Get More Out Of Less: From a Minimalist’s Diary

03. October, 2015

Today’s modern society is all about materialistic consumption. We are made to believe that more is good and success is having the most and fast. Chasing materialistic happiness is elusive as the satisfaction from possessing a tangible thing is short lived. The more we hoard, the more complicated our lives get. Minimalism is about leading a uncomplicated and decluttered life.

To begin with minimalism is not a fad, it is way of living. A life where less is more, being happy and content with less. Minimalism does not mean self denial, it just means being a conscious consumer. If we do not have a lot to take care of, to tidy up, it leaves us with time on hand that can be utilised for contemplation, reading, writing or any other fulfilling hobby.

Having grown up in India in a family where Mahatma Gandhi was considered an idol, I have never had an extravagant lifestyle. But it was not a conscious choice to lead a minimalist life. Some years ago I came across the Marie Kondo way of tidying up. That struck a chord within me, I questioned myself if I really needed all the stuff I planed to buy. Most of the times, I did not. Which then made me introspect a lot about the importance of intangible things around us that bring pleasure.

I, then, came across a fiscal fast challenge. I was not sure I would be able to suppress the intermittent guilty retail therapy trips but lo and behold I did! Not only was this about spending less money, but also evaluating my life choices, getting out and about in the nature more often to practise mindfulness and really valuing relationships. This lead me to believe that minimalism is not about less, it is about making room for things and people that make you happy.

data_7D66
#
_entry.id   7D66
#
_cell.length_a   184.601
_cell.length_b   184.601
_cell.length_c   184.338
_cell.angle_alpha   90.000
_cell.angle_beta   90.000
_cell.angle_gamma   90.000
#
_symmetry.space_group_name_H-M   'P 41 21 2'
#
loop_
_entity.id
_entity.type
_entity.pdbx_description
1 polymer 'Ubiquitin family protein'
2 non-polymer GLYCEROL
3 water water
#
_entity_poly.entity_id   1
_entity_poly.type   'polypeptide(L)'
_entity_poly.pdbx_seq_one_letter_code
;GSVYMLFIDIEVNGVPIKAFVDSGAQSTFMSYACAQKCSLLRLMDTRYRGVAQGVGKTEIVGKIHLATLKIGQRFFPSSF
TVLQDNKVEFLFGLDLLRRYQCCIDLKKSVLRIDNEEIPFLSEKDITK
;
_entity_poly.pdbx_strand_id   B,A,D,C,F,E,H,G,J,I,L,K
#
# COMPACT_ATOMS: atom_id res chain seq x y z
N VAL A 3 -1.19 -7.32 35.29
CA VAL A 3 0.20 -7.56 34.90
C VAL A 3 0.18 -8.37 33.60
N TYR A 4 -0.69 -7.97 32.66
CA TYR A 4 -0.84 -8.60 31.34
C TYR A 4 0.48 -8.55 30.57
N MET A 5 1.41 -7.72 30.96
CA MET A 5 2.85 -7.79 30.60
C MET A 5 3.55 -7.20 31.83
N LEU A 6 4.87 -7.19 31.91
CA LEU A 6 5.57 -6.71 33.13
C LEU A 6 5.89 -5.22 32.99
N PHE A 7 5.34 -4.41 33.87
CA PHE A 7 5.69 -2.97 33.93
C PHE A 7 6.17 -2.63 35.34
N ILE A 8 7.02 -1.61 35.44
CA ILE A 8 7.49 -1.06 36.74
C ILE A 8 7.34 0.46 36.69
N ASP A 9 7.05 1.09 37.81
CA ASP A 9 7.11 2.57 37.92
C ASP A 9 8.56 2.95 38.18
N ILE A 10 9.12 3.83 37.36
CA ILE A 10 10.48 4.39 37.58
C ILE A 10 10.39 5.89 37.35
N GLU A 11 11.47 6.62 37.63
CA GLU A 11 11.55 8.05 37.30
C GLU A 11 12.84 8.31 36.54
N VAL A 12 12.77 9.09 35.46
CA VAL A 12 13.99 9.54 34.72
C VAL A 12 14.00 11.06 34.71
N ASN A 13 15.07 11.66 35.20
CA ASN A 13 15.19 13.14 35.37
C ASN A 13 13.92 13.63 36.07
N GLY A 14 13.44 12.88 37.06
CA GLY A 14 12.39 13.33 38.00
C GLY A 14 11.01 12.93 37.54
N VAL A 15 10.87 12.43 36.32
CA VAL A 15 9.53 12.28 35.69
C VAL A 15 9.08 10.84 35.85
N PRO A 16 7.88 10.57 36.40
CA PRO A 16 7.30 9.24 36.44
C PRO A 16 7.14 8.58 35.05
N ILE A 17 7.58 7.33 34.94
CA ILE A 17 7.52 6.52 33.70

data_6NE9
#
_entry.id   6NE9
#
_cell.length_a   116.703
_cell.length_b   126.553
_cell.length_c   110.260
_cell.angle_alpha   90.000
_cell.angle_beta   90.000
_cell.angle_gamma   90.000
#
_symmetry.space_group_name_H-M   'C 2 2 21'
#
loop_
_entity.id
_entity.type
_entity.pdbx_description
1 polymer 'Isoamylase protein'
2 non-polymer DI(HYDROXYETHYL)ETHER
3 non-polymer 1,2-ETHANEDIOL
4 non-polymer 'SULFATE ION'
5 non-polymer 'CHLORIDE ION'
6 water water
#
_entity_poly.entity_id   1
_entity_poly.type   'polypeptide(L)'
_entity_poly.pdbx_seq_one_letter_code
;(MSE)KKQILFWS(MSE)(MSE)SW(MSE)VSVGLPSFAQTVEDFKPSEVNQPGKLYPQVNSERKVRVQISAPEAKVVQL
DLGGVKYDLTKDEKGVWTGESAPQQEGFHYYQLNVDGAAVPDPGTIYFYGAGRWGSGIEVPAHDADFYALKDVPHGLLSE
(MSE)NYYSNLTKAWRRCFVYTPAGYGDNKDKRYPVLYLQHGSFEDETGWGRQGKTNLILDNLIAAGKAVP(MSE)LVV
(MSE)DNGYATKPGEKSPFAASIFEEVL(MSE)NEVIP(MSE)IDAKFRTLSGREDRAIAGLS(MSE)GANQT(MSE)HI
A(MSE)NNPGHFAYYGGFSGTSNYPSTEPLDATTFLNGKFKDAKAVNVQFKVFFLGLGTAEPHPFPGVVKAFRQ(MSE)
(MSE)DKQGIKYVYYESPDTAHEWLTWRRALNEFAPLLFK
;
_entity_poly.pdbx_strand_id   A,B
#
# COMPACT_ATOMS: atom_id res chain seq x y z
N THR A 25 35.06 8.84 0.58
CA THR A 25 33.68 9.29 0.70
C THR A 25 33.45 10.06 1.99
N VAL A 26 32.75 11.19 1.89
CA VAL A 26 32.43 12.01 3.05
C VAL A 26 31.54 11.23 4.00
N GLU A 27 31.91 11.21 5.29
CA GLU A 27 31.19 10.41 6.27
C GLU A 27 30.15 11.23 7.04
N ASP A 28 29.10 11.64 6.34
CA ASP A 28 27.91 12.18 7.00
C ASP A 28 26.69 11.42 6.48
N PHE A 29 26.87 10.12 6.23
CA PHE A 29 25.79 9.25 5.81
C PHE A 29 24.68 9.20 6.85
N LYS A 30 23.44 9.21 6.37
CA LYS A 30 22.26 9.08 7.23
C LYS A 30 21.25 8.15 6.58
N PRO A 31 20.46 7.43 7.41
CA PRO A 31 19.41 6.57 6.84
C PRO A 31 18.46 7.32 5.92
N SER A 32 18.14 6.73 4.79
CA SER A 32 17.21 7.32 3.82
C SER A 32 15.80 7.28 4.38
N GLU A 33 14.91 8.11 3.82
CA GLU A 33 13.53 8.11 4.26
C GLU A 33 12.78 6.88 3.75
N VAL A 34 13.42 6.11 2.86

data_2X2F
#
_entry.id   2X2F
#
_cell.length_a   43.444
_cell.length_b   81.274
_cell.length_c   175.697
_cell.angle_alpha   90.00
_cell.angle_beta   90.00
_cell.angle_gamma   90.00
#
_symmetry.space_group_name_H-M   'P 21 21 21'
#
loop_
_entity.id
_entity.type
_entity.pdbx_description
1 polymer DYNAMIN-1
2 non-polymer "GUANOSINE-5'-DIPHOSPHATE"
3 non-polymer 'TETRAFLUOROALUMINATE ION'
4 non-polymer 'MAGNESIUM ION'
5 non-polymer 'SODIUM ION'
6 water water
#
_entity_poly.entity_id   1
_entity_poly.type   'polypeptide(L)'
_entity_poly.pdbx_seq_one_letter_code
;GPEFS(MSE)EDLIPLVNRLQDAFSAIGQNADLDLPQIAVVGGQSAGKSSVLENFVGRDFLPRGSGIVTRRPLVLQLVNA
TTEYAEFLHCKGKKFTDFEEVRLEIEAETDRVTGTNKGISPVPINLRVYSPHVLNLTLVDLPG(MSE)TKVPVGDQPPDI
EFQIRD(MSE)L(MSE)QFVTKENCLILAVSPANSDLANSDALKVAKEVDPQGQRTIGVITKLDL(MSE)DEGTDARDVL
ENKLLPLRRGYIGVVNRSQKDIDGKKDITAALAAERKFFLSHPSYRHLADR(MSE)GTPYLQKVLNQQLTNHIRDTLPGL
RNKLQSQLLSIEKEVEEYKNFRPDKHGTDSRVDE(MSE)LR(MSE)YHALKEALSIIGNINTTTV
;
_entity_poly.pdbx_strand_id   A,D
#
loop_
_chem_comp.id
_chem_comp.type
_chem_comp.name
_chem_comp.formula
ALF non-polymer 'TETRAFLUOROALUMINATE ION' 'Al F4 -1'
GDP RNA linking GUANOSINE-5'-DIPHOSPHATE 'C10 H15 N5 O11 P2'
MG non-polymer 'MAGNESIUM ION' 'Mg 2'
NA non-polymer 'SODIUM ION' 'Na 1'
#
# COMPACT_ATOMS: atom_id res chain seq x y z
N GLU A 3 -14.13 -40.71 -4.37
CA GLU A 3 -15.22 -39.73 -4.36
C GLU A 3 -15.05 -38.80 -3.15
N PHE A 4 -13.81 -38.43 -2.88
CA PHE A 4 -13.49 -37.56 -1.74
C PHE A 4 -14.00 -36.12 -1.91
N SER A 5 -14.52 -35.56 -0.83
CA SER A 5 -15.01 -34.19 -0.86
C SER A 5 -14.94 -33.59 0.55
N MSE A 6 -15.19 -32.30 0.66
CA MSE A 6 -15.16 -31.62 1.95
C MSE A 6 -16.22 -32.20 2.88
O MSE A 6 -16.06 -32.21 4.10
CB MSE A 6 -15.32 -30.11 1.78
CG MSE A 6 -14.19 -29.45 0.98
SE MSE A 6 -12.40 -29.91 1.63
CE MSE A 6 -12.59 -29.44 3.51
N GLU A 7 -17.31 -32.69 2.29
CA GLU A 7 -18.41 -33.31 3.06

I started actively looking for resources to help me practise this new way of life and found a lot of inspiring material on the net.

It can be easier said than done to practise a simple life with a lot of distraction around us. However, once you have had your awakening, there is no stopping you. One does not have to turn a minimalist overnight, it is a transition and takes time. Once you have made a conscious decision, after having realised the effects of a happy life, one thing will lead to another and you will find your calling. Meanwhile, to keep you focussed, you can try to inculcate the following:

  1. Find your tribe – Once you have chosen your path, you need to follow the trail. It is more than likely to find like minded people on the trail who will help you stick to your goal. The blogs about  minimalism and zen habits never fail to inspire. Being surrounded by people who have similar beliefs helps immensely. Spend time with people who really value you as a person rather than your possessions.
  2. Do not follow the herd – People who lack self belief, look for external factors to feel good about themselves and get bogged down by peer pressure. This ofcourse leads to dejection. Happiness is a state of mind that a promotion at work, the next best car or a bigger house cannot contribute to. Chasing wealth is an endless race which often is disappointing. Standing apart from the crowd is an empowering feeling that boosts your self confidence.
  3. Finding a passion in life – This could be your childhood hobby of sketching Mandalas or writing, anything that ignites a spark in you. In my case, I discovered the art of painting stones. I can spend hours painting and not miss a thing going around in the world around me. That, to me is meditation. The contentment is inexplicable. Some people take to travelling, getting to know new cultures and meeting new people is an exciting experience. There is a saying – own less, travel more!